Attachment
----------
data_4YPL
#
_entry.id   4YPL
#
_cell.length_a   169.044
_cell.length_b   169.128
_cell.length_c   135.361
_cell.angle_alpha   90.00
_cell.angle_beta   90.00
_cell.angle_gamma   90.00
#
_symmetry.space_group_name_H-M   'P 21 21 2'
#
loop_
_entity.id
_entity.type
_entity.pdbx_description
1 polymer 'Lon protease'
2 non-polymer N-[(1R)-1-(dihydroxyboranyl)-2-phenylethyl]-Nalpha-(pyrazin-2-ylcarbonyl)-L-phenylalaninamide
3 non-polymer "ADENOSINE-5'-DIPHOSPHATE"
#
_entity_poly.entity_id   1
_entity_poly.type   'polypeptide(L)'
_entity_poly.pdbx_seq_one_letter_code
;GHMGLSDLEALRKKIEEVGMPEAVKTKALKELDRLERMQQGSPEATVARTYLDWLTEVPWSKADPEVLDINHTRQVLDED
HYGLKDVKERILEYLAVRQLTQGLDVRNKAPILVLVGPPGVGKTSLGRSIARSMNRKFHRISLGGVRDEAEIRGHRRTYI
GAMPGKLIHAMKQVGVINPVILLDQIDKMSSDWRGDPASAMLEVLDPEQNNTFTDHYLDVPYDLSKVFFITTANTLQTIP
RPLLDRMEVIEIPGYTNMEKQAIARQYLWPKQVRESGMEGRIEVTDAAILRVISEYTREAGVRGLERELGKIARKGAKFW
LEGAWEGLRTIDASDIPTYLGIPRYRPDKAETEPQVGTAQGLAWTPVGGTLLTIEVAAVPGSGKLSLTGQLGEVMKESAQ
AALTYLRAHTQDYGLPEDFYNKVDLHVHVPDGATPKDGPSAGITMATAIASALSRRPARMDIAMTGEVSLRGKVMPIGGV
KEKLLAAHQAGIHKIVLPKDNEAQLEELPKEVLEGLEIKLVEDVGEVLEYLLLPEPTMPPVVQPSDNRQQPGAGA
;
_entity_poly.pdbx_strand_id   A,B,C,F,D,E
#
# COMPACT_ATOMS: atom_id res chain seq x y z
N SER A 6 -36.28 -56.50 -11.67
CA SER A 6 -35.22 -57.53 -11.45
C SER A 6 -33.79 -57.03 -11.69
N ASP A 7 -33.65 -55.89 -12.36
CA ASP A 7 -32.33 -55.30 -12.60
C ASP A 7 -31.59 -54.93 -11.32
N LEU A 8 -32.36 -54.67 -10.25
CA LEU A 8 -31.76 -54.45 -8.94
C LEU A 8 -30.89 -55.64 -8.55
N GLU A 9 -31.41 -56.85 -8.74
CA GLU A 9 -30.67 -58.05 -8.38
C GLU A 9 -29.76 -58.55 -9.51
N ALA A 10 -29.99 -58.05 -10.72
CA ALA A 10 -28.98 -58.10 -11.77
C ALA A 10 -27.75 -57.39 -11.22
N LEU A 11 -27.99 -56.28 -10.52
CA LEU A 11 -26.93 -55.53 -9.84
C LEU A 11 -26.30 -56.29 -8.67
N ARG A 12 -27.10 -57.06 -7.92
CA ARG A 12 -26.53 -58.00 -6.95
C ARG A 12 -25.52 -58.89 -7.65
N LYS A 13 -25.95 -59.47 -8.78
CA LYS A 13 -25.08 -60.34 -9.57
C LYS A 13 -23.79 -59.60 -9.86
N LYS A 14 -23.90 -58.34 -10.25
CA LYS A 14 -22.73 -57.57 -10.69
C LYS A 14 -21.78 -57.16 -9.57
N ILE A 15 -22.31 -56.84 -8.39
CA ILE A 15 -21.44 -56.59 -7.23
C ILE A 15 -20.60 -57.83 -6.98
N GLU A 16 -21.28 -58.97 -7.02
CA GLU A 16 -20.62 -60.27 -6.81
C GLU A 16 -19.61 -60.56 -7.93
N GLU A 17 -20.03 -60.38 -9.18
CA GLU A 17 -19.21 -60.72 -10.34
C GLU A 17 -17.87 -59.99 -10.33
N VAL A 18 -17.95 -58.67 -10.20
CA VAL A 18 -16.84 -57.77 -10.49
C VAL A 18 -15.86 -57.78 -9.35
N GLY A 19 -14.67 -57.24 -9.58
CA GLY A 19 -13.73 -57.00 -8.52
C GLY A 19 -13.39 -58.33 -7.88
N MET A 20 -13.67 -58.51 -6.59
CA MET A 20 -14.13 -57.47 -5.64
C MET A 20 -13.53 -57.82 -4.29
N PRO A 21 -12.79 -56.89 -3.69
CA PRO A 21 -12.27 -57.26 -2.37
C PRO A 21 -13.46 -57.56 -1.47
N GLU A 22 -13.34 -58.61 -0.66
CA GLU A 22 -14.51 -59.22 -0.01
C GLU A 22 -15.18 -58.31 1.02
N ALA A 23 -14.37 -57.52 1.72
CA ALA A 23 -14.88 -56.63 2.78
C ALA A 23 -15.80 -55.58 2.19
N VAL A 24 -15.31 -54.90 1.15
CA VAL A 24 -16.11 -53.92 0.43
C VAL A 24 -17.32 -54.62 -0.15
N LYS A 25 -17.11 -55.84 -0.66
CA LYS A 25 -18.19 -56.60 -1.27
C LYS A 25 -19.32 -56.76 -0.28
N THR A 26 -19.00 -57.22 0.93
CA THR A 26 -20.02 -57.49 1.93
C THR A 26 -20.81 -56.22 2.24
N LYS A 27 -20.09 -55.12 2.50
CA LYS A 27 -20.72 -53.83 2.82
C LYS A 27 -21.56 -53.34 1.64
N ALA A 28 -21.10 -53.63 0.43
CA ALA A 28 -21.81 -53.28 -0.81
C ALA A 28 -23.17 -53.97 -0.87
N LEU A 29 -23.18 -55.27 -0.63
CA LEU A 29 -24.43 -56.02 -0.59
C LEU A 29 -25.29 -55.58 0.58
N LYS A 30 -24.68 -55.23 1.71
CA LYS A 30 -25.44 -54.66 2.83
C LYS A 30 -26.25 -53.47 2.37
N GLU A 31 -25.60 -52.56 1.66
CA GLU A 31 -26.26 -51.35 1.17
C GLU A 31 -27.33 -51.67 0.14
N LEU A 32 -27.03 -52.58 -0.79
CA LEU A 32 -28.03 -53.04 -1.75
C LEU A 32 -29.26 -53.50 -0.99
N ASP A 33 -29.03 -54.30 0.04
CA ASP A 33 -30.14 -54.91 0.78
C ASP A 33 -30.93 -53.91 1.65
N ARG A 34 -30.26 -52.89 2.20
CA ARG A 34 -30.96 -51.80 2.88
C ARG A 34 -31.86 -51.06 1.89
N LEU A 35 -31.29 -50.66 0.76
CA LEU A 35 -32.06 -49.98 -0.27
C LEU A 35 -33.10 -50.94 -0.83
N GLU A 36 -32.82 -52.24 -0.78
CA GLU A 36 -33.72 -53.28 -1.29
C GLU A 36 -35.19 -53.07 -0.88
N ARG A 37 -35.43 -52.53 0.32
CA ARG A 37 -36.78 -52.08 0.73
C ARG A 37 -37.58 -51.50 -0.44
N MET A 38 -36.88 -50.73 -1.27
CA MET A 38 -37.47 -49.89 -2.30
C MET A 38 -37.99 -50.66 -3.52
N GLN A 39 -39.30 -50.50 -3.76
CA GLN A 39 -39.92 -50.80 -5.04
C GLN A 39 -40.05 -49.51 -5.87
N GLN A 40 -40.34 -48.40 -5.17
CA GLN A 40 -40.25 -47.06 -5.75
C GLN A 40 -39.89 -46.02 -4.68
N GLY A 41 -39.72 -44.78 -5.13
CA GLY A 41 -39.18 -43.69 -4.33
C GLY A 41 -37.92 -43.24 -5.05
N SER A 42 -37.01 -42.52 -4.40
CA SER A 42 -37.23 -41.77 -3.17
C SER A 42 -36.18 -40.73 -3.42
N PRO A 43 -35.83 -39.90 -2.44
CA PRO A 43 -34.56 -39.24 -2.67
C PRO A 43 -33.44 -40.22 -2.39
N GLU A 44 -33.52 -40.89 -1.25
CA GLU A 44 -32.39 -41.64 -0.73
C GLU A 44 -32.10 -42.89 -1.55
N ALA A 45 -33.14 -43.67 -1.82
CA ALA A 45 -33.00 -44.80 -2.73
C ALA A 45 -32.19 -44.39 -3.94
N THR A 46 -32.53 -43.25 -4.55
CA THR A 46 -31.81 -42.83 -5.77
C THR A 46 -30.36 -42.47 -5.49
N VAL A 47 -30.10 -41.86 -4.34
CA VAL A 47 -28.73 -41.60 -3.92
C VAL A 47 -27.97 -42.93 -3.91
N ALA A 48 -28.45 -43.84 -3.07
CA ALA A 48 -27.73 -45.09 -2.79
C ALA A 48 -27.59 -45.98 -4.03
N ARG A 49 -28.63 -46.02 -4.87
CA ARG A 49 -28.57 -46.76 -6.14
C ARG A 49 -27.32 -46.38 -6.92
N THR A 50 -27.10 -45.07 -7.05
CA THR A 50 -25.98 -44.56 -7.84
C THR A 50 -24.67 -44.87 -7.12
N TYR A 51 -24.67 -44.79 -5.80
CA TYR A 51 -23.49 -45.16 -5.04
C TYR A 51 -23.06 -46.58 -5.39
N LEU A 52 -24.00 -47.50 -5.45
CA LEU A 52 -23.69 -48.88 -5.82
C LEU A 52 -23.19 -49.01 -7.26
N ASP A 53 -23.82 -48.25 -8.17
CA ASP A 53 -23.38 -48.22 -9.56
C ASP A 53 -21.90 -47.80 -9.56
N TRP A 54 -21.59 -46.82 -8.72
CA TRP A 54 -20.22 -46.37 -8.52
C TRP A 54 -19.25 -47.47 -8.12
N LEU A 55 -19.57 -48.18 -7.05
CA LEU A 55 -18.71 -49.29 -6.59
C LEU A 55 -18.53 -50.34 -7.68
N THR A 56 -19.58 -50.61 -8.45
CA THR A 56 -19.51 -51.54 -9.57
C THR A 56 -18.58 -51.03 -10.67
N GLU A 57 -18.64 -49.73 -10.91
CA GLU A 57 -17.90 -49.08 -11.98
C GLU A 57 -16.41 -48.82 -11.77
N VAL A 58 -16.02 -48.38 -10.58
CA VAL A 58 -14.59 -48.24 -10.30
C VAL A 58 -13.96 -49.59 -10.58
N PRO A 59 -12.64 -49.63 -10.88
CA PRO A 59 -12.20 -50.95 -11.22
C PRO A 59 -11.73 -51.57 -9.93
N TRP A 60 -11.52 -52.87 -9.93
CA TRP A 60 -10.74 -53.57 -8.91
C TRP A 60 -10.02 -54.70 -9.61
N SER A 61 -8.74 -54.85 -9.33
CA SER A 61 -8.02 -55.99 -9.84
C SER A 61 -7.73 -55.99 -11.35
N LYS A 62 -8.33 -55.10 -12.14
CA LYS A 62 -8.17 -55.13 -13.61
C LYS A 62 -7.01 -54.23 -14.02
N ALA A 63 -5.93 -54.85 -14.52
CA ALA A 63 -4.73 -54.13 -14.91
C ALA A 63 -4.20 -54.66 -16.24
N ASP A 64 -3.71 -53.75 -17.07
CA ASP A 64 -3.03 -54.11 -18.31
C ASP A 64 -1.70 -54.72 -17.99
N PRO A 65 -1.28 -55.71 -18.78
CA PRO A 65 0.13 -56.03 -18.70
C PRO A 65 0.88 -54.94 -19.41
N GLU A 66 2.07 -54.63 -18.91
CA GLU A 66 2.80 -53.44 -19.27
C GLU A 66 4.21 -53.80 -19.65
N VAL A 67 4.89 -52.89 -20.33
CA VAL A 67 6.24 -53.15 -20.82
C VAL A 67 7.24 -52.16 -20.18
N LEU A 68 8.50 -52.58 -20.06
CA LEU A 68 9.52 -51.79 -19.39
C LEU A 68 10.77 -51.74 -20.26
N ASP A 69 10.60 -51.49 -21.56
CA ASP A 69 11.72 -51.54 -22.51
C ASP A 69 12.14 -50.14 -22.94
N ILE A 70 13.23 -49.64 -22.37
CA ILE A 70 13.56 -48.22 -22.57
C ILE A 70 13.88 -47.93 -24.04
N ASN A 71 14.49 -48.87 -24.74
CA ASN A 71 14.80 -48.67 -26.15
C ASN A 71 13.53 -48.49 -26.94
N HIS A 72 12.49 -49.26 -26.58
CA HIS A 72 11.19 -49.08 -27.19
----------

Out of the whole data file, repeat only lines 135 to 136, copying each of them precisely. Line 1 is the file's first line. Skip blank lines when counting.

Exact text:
N GLN A 39 -39.30 -50.50 -3.76
CA GLN A 39 -39.92 -50.80 -5.04